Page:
Funding, an overview, post #4 of “Startup Briefs”
Every first-time entrepreneur is excited and intimidated by the concept of fundraising. It’s a world that they don’t know, and it lures them while scaring them. They ask people like me numerous questions:
What is my company worth?
Will I still have control?
How will I find investors?
What will the deal look like?
Will my investors want to run my company?
How will I provide the return that investors require?
It’s clear that they have not done this before. They have no idea what to expect. What I tell these early stage entrepreneurs is that fundraising is like painting a room. Have you even painted a room a beautiful color? It’s gratifying, right? BUT, in my experience, painting is absolutely the LAST THING THAT YOU DO. First, you have to scrape all the crap off the walls from previous, probably bad paint jobs. Then you have to fill all of the nail and drill holes. Then you have to spackle over all of the uneven sections of the wall. Then you have to sand. And sand. And sand. Then you get to paint on the primer. Starting to look pretty good? Oops, I forgot. You have to sand the primer coat. And you may need to spackle more than once, with sanding in between (my contractor husband trained me well). Even after I have done all of the prep, he goes over it once himself with his eagle eye to make sure that I haven’t missed any obvious spots. ONLY THEN ARE WE READY TO APPLY COLOR, or, in my analogy, to fundraise.
Another way of looking at this is what I call the Pinocchio effect. You all know the story of the wooden puppet who wanted to be a real boy. If you, as an early stage company – like a wooden puppet – want to be a real company, a real boy, which means a fundable company, then do your prep! Walk, talk, act, and look like a real boy, a real company. A couple of areas of preparation are outlined below. Before you can paint, you have the prep the walls.
Boards. I recommend that you develop a strong board of advisors and a small but engaged board of directors (or managers depending on your legal entity). See an earlier NewVenturist blog post on this subject that I am revising to become part of this “Startup Briefs” series. Once you get funded, chances are, the investors will want a board representative. If you, the first-time entrepreneur, have never been on a board or are not experienced about boards, then use your initial board to train you as to what a board is, what boards do, how they function. Put someone on your initial board who will train you how to run a board meeting! Having advisors and a board of directors will also help in the fundraising. Chances are they will have done it before and will be able to assist with introductions to potential investors, review investing documents, and general sage advice.
Team. In addition, if you are thinking of raising money, take a good look at your team. Generally, investors, particularly at the early stage, invest in people. People means more than one, and often more than two. Find co-founders or team members that fill in the gaps of where you need help, where you are weak. Don’t wait, thinking that you can raise the funds and THEN find co-founders and/or team members. You may not need to bring them all on board until you have the funds. They may need to be paid in order to eat. BUT, you can identify them and tell your future investors that. And you never know, some may jump on board and help you get those funds in to pay them.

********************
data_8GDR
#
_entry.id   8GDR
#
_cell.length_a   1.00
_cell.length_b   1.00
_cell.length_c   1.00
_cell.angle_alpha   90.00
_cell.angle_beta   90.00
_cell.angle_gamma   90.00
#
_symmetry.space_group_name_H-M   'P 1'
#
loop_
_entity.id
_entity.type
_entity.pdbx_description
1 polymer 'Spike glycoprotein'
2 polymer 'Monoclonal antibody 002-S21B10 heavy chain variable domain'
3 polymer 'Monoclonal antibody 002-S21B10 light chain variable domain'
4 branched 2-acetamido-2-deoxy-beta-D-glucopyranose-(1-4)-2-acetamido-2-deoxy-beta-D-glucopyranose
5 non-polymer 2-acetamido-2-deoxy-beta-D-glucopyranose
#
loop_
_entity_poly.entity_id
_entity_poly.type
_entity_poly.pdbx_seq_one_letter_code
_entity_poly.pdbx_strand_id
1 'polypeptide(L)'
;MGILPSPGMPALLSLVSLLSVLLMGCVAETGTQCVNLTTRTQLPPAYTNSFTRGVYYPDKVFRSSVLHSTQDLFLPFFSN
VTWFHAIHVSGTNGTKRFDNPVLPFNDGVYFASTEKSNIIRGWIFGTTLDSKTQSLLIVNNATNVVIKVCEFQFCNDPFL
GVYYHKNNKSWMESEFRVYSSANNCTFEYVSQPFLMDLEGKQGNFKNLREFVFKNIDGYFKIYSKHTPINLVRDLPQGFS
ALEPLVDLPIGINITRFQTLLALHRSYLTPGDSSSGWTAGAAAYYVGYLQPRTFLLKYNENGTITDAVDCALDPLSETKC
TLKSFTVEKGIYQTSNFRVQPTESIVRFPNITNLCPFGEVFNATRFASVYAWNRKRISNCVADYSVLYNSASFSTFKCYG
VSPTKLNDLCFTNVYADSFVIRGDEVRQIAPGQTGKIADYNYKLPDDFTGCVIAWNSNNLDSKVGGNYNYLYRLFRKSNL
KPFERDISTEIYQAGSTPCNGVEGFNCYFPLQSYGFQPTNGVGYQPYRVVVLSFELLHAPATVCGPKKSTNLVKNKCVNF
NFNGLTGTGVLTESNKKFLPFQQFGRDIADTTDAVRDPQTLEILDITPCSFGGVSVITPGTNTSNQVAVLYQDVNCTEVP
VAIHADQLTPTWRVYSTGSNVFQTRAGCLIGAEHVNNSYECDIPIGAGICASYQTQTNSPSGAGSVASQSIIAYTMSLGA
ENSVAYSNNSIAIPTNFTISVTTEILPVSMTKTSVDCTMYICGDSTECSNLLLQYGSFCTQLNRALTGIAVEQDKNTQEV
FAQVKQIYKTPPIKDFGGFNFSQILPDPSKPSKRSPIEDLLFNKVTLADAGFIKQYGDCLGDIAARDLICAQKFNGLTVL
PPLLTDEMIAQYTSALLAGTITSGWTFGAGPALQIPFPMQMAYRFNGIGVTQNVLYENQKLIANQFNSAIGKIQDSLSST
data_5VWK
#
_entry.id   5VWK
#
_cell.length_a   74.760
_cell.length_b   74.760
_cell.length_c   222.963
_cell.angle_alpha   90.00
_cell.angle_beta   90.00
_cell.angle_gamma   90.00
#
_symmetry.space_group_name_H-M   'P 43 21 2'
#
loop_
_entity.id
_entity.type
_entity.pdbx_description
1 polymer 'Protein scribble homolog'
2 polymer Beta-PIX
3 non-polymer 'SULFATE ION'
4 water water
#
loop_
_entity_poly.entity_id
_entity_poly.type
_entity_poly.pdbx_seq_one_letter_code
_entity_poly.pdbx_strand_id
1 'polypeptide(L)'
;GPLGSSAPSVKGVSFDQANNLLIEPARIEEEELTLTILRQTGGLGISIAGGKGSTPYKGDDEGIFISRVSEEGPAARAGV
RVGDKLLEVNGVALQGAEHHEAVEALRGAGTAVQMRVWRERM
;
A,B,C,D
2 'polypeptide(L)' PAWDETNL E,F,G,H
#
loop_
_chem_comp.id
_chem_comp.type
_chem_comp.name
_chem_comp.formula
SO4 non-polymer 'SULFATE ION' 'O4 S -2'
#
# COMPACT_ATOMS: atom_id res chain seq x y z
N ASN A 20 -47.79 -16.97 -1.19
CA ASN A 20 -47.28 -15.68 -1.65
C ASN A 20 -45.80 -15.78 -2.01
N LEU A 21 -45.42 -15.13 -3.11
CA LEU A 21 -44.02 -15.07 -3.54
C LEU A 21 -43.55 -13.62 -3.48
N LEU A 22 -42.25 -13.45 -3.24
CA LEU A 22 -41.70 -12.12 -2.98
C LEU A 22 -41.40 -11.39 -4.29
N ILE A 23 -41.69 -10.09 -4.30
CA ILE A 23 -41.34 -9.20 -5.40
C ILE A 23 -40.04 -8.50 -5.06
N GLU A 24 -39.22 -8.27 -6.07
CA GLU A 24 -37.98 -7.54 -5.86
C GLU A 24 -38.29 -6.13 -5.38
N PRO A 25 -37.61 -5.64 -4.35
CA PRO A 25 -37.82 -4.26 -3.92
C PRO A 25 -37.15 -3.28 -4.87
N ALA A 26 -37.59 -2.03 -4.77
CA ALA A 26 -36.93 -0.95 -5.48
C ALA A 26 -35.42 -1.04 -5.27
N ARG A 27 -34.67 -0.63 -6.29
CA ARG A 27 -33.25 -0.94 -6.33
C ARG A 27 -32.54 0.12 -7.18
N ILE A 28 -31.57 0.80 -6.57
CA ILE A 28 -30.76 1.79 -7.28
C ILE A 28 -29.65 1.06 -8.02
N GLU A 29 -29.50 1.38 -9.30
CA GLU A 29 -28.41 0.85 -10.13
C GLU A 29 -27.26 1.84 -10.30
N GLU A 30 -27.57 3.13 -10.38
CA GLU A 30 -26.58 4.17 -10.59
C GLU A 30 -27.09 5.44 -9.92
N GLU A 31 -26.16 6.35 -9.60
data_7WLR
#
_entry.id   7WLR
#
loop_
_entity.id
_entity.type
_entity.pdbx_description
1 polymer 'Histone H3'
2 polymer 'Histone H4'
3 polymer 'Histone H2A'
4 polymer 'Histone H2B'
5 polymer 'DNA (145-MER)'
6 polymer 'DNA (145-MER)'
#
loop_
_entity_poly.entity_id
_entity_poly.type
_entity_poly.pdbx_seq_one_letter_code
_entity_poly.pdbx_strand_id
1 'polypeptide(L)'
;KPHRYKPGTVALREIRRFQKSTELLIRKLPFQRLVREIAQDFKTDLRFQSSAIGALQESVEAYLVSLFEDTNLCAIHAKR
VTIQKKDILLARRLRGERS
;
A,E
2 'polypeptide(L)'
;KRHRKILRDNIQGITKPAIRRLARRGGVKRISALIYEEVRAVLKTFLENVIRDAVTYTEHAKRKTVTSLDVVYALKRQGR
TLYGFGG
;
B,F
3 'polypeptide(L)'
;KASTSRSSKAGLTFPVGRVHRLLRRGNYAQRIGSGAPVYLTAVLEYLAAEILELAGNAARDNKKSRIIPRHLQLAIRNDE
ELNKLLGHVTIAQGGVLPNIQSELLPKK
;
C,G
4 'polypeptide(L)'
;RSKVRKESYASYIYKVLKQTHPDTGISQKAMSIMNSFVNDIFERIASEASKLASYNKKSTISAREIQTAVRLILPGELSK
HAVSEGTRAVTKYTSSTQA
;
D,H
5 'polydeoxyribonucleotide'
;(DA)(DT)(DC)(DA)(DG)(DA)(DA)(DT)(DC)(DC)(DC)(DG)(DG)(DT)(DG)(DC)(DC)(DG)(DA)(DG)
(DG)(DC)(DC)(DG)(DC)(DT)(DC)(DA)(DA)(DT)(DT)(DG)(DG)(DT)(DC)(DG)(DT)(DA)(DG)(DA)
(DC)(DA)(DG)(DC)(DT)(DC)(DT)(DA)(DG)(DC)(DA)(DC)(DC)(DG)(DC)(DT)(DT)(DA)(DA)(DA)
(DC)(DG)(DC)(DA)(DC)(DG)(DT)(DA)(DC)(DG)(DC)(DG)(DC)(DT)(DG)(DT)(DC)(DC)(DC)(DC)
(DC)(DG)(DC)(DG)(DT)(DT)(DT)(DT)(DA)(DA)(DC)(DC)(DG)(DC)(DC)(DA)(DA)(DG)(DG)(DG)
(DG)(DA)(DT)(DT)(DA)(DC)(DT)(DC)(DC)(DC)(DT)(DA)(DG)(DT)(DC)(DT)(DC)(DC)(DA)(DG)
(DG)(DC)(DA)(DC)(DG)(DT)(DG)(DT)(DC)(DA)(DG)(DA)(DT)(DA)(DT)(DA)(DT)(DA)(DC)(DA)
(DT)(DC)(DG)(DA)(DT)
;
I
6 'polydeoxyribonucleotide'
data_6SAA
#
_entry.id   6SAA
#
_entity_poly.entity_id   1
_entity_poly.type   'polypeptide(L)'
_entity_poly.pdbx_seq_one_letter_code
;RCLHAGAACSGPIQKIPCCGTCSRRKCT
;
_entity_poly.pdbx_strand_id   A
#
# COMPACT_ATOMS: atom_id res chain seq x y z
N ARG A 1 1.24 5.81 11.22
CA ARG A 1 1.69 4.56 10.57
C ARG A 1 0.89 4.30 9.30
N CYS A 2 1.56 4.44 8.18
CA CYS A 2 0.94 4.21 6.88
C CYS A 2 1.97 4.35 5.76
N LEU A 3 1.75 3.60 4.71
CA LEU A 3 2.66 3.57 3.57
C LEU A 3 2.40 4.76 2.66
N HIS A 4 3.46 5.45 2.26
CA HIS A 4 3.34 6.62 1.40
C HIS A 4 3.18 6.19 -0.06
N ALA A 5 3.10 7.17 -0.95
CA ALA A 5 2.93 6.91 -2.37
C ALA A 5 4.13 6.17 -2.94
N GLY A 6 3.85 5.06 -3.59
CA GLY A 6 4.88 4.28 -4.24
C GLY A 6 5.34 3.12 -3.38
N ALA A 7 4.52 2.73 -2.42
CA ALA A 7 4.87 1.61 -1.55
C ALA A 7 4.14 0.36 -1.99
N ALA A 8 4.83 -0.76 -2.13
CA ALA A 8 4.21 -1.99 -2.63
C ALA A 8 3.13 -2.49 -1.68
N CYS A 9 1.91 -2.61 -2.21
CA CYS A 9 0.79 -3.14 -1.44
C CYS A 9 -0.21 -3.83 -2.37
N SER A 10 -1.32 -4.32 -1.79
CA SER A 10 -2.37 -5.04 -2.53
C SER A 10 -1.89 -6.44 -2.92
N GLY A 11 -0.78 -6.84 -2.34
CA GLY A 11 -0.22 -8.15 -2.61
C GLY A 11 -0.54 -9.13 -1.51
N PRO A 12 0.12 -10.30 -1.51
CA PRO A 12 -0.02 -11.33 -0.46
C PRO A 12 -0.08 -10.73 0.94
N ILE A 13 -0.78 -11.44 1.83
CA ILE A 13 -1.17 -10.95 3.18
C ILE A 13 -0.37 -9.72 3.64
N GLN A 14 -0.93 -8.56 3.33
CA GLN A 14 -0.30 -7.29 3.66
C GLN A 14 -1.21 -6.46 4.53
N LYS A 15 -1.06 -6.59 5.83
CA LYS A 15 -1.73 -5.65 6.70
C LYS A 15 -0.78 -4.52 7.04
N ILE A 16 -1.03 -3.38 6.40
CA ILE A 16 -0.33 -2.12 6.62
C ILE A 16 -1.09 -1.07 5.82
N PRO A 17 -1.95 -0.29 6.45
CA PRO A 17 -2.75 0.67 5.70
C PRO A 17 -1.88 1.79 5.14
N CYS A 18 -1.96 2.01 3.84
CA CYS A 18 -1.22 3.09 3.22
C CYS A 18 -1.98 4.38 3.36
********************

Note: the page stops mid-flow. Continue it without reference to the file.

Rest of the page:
De-risk. Investors do not like risk. They are not investing in you because you are high risk. They invest because they expect high returns. While this may correlate with high risk, let’s be realistic about what their risk tolerance is – making your deal as low risk as possible is your goal.
How do you accomplish that? Look at the four buckets of risk: People, Money, Market, and Product/Technology. Most investors will categorize risk into these four areas. Look deeply into the risk inherent in your deal in each one of them. Above, I address two areas of people risk: board (advisors and directors) and teams. Reduce risk in that bucket.
Look at how you can reduce risk in the other areas too. How do you reduce risk in the Money bucket? Maybe raise some funds from friends and family to get you to the next level? Bootstrap as far as you can? Test your pricing? Do enough customer discovery and validation to be sure that your product has value to customers; they will pay for it.
Reduce risk in product/technology areas by building and testing prototypes. Understand through talking to potential customers what features they will value and what they don’t need, at least in version 1.0.
Reducing risk in the market area is probably the most important. Make sure that you have identified your customer segments and talked with your potential customers. Understand your competition, the entire landscape of competition, both indirect and direct. Can you articulate clearly your unfair competitive advantages? What are your barriers to entry? What can you erect as barriers to your competition?
In conclusion, do your prep work before painting the room (fundraising). Find out what it takes to be a real boy (walk, talk, and act like a real company). In the next sections on this topic, we will cover types of investors and investment structure. This will help you to understand the basics of funding. When you finally go out to raise equity money for the first time, be ready for the final transformation that a coat of paint can give to a room. It may not be recognizable at first. Don’t be surprised. Be prepared. DO YOUR HOMEWORK!